Brian May Score Composer
James McCausland Screenwriter
Bill Miller Associate Producer
Chris Murray Special Effects
Grant Page Stunts
Tony Paterson Editor

Scene Index

Side #1 -- Widescreen/Standard
0. Scene Selections: Widescreen
1. Main Title [:54]
2. The Night Rider [:03]
3. Goose [4:34]
4. Max [1:20]
5. Crazy 'Bout You [2:20]
6. Heroes [3:04]
7. New Enemies [:06]
8. Old Friend [3:07]
9. Terrorized [3:43]
10. Link [:05]
11. No Contest [2:21]
12. Big Mouth [2:55]
13. Goose's Gander [1:12]
14. Accident [1:04]
15. Ambush [3:33]
16. Not Goose [1:43]
17. No Sense [4:11]
18. Through [2:24]
19. Holiday [:41]
20. Getting an Ice Cream [:41]
21. Pursuit [2:46]
22. The Beach [3:33]
23. Unquiet Woods [:16]
24. Sprog! [1:32]
25. Severed Family [1:54]
26. Revenge [2:42]
27. One by One [2:35]
28. Man Down [1:54]
29. Head-On [1:55]
30. Go! [2:35]
31. Justice [1:44]
32. End Credits [1:59]
0. Scene Selections: Standard
1. Main Title [:54]
2. The Night Rider [:03]
3. Goose [4:34]
4. Max [1:20]
5. Crazy 'Bout You [2:20]
6. Heroes [3:04]
7. New Enemies [:06]
8. Old Friend [3:07]
9. Terrorized [3:43]
10. Link [:05]
11. No Contest [2:21]
12. Big Mouth [2:55]
13. Goose's Gander [1:12]
14. Accident [1:04]
15. Ambush [3:33]
16. Not Goose [1:43]
17. No Sense [4:11]
18. Through [2:24]
19. Holiday [:41]
20. Getting an Ice Cream [:41]
21. Pursuit [2:46]
22. The Beach [3:33]
23. Unquiet Woods [:16]
24. Sprog! [1:32]
25. Severed Family [1:54]
26. Revenge [2:42]
27. One by One [2:35]
28. Man Down [1:54]
29. Head-On [1:55]
30. Go! [2:35]
31. Justice [1:44]
32. End Credits [1:59]

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Mad Max 4.3 out of 5 based on 0 ratings. 6 reviews.
Guest More than 1 year ago
I thought I was the only one searching for the original Australian version of this. What a difference!The Goose doesn't sound like a radio ad man!
Guest More than 1 year ago
I won't rehash the story of Max Rockatansky. We all know it by heart. However, if you're like me and was one of the many unlucky people unable to see this film with it's original Aussie dialogue, this DVD will bring you to salvation (or salavation, which ever makes more sense for you. For me, it was both!) It is amazing what dubbing can do to ruin a movie such as Mad Max. Dubbing does many bad things: it removes the actual feelings of the original acting; it makes the characters artificial and not true-to-life; the voice never seems to be synchronized correctly with the lips of the original voices. With this version, the TRUE feelings of the characters come out and make this more than a campy-action movie. In fact, the campiness is removed and it becomes more of an action/drama. One particular scene that really makes all the difference is when Max is talking to Jessie right after Goose buys the farm. Max is on the beach, attempting to eat his peanut butter and honey sandwich. Hearing how Mel Gibson originally acted and spoke this in scene, you can hear the sadness in Max's voice, close to tears as he attempts to accept losing his best friend on the force. The scene itself is dramatic and sad at the same time. With the Aussie voices back in, I felt like I could connect with the characters, feel for them, despise the bad guys (who seemed even MORE evil now), and truly cheer for Max as he exacts his revenge on the very creeps who took away his family in a matter of seconds. The video to DVD transfer is excellent, both in widescreen and fullscreen. The colors, though not vibrant, look much lusher than in previous releases on video tape. The 5.1 Surround sound in the Aussie audio track is awesome. The terrible American dubbed track is there as well in mono format, but then, why would you want to go back to that? Two documentaries are present. One goes over Mel's rise to fame, while the other documents the making of Mad Max. Theatrical trailers are also available, as well as access to various promotion posters for the movie, audio commentary by the production staff of Mad Max, TV spots as well as a photo gallery. There is a supposed ''Road Rants'' Trivia & Fun Fact Track, but I have yet to find this one. The movies (both the full screen and wide screen) are on one side of the DVD. The other side holds the documentaries and trailers. All in all, an EXCELLENT DVD to have for your Mad Max collection. If you already own the previous versions of Mad Max 1, dump them and get this DVD. This should be the ONLY version you own of the original Mad Max. In fact, to even show the American dubbed version on TV anymoe should be cause for the MFP to come out full force and arrest the perps now that the Aussie version is readily available to the public. Get it, own it, relive it in all it's glory as it was meant to be seen and heard! And, at this price, who can argue it's value? I'd have even paid for it at $20!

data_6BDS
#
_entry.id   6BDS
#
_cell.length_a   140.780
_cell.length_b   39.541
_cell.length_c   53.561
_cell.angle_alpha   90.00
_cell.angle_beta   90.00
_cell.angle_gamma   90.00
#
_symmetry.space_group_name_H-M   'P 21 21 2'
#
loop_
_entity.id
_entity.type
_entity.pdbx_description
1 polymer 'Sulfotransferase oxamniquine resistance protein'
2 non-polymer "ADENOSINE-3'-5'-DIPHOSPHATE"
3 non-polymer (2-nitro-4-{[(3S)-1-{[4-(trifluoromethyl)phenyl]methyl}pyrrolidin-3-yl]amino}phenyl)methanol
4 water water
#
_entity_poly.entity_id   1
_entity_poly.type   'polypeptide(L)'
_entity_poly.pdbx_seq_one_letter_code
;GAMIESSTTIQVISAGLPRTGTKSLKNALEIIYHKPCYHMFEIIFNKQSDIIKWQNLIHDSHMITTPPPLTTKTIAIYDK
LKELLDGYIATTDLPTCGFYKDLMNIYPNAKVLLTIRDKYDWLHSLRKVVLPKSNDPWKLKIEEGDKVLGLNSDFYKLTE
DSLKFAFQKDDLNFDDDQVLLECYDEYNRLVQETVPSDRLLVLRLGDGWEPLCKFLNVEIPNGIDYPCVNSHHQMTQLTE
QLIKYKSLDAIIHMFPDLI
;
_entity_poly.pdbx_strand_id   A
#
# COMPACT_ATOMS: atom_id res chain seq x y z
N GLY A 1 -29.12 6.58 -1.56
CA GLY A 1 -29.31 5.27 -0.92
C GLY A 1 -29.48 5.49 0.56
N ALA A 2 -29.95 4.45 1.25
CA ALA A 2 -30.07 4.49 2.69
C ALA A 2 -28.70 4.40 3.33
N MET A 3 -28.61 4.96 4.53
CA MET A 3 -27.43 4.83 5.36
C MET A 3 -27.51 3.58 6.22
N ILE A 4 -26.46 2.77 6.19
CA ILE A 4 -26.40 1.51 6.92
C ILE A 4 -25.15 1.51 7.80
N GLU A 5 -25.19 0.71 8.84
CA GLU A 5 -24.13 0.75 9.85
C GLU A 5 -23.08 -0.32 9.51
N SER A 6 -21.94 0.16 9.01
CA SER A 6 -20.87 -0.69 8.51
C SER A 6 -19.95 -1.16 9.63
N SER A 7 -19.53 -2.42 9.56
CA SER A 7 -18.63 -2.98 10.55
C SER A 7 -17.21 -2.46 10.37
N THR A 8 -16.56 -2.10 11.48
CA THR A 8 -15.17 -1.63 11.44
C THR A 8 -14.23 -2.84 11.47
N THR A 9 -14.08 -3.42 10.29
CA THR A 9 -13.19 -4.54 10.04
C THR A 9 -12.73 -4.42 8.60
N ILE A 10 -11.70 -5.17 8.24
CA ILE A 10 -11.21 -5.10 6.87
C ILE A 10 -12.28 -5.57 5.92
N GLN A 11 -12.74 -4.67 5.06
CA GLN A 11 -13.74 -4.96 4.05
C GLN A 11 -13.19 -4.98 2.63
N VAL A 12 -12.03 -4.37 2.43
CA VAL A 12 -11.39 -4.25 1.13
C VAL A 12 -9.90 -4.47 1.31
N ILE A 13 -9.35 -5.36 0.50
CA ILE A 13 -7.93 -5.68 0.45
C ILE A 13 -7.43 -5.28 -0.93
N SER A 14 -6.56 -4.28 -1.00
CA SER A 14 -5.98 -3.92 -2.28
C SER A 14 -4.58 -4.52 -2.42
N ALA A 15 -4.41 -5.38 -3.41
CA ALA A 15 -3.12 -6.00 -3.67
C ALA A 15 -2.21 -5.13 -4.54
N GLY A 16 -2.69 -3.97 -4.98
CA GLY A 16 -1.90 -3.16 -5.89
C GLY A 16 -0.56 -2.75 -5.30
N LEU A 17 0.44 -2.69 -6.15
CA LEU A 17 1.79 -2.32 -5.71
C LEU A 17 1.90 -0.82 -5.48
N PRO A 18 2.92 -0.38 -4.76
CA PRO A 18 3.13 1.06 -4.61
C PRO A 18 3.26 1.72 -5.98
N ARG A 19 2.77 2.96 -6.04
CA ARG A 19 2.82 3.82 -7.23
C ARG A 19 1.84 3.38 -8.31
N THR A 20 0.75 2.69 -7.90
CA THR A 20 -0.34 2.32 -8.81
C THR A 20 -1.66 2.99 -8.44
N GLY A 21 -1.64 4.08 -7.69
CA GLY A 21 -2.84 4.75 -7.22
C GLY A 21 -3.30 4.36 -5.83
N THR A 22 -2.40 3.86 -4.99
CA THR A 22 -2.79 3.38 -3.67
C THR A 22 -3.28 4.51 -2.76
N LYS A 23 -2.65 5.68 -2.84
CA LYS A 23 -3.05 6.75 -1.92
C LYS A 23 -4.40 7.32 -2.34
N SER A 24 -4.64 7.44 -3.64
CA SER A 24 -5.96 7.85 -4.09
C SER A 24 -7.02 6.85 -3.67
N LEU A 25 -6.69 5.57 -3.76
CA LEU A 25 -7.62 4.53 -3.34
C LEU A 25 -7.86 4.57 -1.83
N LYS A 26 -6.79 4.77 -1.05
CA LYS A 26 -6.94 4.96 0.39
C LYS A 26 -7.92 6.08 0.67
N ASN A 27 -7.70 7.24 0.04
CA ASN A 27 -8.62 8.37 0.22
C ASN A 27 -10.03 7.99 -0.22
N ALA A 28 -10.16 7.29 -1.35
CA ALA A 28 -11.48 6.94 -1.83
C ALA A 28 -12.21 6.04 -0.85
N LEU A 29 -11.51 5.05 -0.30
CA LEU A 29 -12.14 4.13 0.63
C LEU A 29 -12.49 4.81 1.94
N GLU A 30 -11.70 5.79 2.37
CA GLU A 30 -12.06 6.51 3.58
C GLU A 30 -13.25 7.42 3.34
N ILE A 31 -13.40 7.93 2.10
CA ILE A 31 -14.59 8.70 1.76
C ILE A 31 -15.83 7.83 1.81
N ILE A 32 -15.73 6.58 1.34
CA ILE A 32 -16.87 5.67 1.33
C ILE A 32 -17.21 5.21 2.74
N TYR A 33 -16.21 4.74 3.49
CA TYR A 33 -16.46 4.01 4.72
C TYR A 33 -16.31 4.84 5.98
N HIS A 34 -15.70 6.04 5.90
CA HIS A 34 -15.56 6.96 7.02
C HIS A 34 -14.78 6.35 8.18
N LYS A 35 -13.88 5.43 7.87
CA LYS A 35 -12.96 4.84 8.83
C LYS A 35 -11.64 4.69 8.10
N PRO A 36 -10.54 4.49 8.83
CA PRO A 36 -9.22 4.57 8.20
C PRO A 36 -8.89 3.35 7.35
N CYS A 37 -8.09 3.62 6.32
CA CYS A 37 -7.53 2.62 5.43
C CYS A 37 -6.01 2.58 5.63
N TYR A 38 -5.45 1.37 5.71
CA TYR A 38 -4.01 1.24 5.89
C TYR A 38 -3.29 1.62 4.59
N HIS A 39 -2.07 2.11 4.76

Anonymous More than 1 year ago
Anonymous More than 1 year ago
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Guest More than 1 year ago
I don't know maybe it was just weird and downright cruel with what happened to the wife and kid. I prefer the sequel which is much much better. No offense to anyone who actually likes this. This is the story of Max as he gets revenge against one weird biker. The ending was just creepy.